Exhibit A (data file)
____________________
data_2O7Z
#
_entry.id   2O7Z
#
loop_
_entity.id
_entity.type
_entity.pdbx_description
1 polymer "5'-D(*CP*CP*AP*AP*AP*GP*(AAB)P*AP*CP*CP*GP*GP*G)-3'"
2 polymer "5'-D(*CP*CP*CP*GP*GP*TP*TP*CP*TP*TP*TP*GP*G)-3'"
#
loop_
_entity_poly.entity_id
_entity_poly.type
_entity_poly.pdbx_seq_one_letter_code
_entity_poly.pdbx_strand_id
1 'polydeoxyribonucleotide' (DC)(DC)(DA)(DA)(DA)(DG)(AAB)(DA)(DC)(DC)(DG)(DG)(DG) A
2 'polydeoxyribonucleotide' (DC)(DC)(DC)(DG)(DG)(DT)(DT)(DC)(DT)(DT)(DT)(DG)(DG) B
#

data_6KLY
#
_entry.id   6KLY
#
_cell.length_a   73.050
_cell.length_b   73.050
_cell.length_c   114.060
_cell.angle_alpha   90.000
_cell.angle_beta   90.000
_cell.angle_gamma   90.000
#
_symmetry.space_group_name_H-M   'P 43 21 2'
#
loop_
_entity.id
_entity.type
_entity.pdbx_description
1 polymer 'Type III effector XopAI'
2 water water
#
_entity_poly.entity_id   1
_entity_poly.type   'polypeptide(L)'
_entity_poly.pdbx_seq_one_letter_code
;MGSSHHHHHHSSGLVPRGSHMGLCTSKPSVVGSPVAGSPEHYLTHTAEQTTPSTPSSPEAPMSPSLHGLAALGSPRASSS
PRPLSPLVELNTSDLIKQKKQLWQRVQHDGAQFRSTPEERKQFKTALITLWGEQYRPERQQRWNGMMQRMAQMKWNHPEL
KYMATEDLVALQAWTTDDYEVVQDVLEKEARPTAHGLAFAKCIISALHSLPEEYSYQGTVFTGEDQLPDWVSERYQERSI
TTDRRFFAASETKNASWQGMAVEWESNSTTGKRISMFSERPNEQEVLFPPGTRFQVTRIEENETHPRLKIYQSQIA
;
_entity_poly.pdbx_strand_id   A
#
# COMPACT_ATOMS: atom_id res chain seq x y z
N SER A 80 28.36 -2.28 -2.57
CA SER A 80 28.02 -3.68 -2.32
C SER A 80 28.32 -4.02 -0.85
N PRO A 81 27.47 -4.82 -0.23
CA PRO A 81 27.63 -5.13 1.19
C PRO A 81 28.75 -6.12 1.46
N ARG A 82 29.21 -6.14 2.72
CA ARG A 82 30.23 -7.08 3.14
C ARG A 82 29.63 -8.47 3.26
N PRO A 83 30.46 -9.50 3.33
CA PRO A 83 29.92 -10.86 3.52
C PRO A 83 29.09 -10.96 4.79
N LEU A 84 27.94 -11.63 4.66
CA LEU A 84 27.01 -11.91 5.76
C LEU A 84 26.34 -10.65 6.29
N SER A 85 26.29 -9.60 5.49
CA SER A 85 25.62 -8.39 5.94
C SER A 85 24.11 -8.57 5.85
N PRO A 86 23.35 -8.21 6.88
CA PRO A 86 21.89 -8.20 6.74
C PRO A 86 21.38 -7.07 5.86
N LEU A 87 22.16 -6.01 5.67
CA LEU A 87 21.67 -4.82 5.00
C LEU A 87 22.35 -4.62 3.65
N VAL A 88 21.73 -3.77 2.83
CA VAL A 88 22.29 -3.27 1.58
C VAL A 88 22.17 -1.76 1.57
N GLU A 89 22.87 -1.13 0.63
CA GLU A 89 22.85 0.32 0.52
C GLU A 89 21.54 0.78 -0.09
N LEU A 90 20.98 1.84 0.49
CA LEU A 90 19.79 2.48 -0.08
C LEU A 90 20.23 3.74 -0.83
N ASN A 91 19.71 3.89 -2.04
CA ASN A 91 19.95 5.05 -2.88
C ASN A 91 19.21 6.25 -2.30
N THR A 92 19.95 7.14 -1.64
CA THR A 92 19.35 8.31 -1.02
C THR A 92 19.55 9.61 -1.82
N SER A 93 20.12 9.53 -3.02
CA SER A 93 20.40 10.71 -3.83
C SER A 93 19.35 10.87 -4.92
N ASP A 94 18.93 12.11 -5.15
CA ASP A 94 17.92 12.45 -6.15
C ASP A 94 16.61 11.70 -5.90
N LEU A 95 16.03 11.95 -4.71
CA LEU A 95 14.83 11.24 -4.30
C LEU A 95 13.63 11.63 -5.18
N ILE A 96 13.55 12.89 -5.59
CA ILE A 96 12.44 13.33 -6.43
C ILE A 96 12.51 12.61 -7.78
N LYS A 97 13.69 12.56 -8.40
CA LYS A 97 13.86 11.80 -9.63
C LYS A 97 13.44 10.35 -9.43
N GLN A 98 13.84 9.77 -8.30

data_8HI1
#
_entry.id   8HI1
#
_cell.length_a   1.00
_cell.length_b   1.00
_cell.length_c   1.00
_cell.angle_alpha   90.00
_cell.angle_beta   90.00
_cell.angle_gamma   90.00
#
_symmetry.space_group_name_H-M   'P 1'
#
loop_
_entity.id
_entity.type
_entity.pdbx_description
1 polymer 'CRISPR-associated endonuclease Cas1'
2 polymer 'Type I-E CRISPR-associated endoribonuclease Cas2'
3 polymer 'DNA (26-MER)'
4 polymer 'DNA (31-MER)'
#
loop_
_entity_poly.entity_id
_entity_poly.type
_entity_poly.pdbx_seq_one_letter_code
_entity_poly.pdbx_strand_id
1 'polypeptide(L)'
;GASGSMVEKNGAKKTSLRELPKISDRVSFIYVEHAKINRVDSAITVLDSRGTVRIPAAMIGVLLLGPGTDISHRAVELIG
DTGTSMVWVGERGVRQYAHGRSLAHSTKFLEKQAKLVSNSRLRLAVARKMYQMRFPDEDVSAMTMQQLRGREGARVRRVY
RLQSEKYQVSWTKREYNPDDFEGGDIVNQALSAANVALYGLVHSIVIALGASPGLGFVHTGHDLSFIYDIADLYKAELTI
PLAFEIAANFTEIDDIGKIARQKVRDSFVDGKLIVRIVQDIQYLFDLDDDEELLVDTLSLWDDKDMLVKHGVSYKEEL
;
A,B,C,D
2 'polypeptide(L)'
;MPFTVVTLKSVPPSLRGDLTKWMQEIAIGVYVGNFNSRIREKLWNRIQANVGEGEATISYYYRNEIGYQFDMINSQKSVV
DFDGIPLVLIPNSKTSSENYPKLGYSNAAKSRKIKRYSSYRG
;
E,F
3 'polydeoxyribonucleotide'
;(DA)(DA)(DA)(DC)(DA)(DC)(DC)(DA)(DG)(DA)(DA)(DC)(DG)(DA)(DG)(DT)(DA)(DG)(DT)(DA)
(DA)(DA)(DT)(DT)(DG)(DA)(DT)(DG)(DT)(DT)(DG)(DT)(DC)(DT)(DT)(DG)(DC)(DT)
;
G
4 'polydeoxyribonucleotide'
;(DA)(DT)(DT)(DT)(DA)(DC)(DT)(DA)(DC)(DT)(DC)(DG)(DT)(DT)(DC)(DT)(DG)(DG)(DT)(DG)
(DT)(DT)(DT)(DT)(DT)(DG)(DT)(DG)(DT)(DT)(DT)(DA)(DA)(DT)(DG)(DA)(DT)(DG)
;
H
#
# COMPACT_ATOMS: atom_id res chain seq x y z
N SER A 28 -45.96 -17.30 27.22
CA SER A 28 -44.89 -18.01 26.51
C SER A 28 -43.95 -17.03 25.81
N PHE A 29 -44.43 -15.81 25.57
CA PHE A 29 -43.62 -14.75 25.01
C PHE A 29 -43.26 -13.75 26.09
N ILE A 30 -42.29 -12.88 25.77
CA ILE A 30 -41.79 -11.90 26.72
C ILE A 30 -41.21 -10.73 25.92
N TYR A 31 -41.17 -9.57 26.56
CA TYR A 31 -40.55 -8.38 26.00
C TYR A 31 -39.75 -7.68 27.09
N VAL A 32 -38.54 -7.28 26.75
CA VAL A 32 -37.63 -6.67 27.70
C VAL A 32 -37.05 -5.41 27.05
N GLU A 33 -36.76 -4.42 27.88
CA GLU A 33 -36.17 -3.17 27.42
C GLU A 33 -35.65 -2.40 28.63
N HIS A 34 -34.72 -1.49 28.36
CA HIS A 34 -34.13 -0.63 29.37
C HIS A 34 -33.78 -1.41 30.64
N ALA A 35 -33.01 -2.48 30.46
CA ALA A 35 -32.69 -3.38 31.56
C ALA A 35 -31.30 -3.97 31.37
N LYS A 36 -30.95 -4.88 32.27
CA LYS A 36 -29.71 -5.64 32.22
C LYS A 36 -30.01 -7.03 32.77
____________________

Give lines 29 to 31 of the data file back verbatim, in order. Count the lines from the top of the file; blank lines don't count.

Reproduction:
_cell.angle_gamma   90.000
#
_symmetry.space_group_name_H-M   'P 43 21 2'